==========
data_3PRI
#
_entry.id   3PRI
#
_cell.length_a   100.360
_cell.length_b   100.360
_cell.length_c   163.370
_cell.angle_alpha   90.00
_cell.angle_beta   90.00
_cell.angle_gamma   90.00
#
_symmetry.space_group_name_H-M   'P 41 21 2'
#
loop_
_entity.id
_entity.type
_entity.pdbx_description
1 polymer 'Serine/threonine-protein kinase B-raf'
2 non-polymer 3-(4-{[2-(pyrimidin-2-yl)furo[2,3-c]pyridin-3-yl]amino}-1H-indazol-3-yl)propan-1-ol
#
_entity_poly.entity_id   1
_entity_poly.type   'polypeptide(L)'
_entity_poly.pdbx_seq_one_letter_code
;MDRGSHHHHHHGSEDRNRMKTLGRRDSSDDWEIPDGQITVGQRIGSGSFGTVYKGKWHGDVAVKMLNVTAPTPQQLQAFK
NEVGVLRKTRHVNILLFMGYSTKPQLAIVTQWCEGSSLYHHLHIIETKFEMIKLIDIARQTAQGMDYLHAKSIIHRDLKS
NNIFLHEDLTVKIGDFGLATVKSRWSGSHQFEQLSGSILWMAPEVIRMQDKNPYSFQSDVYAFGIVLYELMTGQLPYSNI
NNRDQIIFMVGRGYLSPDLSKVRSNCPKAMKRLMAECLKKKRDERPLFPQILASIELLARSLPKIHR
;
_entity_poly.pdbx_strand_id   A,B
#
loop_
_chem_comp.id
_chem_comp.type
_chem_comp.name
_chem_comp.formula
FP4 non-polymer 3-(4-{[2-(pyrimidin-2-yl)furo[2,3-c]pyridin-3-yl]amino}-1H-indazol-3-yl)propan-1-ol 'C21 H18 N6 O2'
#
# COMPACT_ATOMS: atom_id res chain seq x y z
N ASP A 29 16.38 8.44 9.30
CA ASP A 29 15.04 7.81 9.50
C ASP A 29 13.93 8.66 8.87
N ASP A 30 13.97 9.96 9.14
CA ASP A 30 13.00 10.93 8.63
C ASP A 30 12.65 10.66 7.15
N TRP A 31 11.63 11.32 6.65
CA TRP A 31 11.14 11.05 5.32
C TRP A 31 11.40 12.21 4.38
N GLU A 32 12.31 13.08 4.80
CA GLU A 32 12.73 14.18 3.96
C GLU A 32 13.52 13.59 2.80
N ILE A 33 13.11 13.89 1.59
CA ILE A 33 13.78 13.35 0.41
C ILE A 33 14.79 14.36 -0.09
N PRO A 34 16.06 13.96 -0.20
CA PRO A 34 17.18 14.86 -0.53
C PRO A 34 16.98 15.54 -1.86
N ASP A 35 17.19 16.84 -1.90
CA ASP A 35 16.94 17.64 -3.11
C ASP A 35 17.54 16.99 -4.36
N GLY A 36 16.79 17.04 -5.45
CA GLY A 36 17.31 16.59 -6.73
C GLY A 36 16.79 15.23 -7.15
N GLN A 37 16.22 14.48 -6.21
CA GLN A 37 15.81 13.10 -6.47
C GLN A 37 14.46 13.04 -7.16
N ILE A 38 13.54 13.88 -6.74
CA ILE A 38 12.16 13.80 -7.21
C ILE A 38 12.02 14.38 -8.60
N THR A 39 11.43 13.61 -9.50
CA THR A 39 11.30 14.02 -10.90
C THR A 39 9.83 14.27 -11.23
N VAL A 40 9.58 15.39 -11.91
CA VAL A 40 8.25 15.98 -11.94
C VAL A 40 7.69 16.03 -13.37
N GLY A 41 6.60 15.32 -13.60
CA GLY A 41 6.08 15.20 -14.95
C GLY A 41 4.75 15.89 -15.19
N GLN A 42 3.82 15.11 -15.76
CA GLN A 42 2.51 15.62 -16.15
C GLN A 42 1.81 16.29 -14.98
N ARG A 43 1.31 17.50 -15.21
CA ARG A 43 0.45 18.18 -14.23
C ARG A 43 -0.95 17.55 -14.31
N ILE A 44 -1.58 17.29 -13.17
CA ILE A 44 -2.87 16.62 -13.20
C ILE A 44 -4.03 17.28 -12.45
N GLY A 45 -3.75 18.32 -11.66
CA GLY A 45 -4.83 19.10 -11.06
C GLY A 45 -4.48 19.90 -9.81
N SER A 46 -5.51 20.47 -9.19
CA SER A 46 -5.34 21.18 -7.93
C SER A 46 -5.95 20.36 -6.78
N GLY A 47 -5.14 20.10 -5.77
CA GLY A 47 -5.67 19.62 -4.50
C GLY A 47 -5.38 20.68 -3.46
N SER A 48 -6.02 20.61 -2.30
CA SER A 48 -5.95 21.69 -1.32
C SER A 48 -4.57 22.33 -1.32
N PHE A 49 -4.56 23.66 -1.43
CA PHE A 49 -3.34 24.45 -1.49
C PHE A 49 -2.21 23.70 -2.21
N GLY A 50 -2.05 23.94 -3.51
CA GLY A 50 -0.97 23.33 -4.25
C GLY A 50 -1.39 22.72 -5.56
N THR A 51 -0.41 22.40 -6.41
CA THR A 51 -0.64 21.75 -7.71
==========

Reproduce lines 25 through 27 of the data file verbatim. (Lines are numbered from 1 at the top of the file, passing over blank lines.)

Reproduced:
NEVGVLRKTRHVNILLFMGYSTKPQLAIVTQWCEGSSLYHHLHIIETKFEMIKLIDIARQTAQGMDYLHAKSIIHRDLKS
NNIFLHEDLTVKIGDFGLATVKSRWSGSHQFEQLSGSILWMAPEVIRMQDKNPYSFQSDVYAFGIVLYELMTGQLPYSNI
NNRDQIIFMVGRGYLSPDLSKVRSNCPKAMKRLMAECLKKKRDERPLFPQILASIELLARSLPKIHR